Whatever about the nature of the debate in the UK, and truthfully there are many aspects of the debate on both sides that are distasteful and many of the protagonists we as socialists hold in utter contempt and despise, but at least they are having a critical debate about the UK’s relationship with Europe, something our own Government and the mainstream media have refused to do, fearing letting the genie out of the bottle, I believe.
     Connolly would have analysed Europe and its actions in our recent past in Ireland and in Greece, Spain etc. and concluded that Europe is a capitalist construction intent on protecting capital at the expense of labour. He would have concluded that Europe is anti-working class and as such perpetuates poverty and inequality.
—Last night in Dublin alone 1,500 children slept in hostels and hotels for want of a home.
—Countless families on a daily basis fear eviction from their homes, in many cases their home loans sold to vulture funds.
—The Republic of Ireland is one of the most unequal countries in Europe; we are second only to the US in terms of the proportion of low-paid jobs in our economy.
—Where CEOs of large corporations believe it’s acceptable to slash low-paid workers’ wages while paying themselves millions in salary and bonuses.
—Where the owner of Clery’s store in Dublin—vulture developers—create and sell a company for £1 to a London liquidation firm and dump four hundred workers onto the streets, where the taxpayer picks up the bill for redundancy and wages due while they retain the valuable property.
—The rich and infamous and large corporations can steal a nation’s social wage, which is so much needed to build schools and hospitals by paying no tax via a web of international tax havens, while water protesters are jailed for protesting in their communities against our natural resources being plundered and privatised.
     Shame on you all, and all those who act as cheerleaders for this disgusting behaviour!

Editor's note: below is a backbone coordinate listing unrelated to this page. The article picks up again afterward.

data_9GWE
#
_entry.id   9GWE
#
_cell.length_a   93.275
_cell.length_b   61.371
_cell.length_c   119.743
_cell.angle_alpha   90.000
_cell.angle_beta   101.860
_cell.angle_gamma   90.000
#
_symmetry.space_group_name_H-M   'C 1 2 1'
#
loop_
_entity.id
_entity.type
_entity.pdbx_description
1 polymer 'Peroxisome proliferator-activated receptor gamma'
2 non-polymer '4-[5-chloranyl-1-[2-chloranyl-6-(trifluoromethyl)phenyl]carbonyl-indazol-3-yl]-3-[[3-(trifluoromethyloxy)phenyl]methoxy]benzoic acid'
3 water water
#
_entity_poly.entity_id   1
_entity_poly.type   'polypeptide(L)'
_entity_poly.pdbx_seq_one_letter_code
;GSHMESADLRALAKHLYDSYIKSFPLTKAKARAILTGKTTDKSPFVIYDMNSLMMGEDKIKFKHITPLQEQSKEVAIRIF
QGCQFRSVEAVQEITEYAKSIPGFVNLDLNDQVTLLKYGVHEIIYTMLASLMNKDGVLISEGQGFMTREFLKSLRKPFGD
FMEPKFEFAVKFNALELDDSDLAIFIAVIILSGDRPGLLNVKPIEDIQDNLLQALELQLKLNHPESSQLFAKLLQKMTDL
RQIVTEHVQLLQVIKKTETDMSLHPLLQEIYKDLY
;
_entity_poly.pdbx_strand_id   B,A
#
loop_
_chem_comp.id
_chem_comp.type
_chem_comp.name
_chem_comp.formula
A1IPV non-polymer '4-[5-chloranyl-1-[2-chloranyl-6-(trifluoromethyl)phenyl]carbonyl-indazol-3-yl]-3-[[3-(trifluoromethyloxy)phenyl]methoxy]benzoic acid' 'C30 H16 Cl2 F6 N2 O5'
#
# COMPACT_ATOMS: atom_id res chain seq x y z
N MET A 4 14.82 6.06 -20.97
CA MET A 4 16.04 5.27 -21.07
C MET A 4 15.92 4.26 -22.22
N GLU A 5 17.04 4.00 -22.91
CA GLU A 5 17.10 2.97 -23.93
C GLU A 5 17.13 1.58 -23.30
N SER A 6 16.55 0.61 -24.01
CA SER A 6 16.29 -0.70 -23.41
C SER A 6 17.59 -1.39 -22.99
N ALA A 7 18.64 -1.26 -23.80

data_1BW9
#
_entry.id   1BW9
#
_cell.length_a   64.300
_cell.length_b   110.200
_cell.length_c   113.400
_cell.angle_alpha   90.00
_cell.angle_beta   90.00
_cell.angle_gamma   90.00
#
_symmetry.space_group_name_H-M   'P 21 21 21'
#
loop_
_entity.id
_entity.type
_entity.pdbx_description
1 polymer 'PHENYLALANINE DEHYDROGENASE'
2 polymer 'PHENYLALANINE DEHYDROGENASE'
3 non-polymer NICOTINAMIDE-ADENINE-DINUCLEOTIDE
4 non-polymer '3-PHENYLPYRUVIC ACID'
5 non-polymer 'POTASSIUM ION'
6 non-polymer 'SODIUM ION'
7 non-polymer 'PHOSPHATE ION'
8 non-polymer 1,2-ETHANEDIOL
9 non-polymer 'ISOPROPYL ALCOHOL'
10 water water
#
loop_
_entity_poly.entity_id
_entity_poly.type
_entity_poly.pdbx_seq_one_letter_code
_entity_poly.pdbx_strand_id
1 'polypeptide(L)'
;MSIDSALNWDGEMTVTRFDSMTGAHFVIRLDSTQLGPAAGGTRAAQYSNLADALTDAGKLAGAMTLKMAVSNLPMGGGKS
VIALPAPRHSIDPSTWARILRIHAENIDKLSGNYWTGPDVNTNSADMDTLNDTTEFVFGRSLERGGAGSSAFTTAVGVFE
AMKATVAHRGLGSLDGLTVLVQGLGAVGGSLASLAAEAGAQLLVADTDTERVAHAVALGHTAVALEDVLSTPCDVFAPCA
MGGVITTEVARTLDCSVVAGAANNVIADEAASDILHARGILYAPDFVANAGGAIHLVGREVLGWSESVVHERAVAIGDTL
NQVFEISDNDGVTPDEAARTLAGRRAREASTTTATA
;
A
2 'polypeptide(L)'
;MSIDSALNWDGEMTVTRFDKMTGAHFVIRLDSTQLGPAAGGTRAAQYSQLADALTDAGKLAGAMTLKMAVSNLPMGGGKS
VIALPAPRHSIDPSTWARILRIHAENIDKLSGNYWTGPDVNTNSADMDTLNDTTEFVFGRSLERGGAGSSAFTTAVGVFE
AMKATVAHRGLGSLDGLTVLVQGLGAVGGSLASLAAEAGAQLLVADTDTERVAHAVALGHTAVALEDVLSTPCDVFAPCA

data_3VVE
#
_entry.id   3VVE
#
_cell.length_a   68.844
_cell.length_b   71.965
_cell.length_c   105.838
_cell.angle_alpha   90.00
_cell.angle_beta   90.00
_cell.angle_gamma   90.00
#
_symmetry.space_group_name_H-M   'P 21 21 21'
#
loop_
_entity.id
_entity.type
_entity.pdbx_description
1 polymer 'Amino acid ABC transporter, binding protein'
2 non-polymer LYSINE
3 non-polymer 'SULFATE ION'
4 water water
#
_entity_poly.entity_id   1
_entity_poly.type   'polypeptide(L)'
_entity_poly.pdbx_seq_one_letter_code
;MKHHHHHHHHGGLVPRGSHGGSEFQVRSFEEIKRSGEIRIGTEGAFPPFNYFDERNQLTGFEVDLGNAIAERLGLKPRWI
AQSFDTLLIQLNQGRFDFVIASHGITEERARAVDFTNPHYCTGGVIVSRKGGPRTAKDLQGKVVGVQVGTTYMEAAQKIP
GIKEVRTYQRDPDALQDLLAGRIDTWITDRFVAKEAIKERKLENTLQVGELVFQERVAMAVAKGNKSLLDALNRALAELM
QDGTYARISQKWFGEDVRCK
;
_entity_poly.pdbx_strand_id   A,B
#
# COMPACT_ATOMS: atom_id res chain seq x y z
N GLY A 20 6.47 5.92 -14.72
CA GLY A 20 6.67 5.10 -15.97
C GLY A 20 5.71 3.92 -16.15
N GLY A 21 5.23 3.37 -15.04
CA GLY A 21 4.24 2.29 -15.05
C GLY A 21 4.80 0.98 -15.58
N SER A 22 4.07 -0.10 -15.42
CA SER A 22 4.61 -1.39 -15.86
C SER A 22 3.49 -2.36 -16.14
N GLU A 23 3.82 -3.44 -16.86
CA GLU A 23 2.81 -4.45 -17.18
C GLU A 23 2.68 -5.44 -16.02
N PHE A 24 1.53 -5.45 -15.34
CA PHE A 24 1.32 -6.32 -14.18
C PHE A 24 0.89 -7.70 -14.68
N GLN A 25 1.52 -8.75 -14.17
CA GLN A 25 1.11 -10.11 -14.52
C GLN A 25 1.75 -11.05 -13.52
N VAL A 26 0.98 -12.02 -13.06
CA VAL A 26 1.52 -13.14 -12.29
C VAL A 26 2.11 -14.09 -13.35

But all is not lost. The vision of Connolly lives on. It was expressed during the water movement and the Right2Change movement in the Republic of Ireland, combining, as Connolly would have, communities, labour unions and progressive political parties to mobilise and fight back, to defend our natural resources, to give expression and a voice to those who have been shut out and marginalised.
     It was about much more than water: it was about citizens finding their voice, their power, and standing up against economic bullies, vulture funds, and big business. It empowered local communities, it was organic, it was and is a real social movement, and it shook the Irish political class to its very foundations.
     It was about universal health care, education, housing, equality, justice, and fairness. It was about Connolly’s vision for Ireland—a vision long lost in the minds of many. For the first time in decades people had a vision that a different economic, social and political construct was and is possible.
     We owe it to Connolly that his vision is not once again strangled by powerful self-interests groups.
     There is real hope for change. We must nurture and develop that hope into an organisation and a force. The last election was a beginning; let us march on.
     “Our demands most moderate are: we only want the earth.”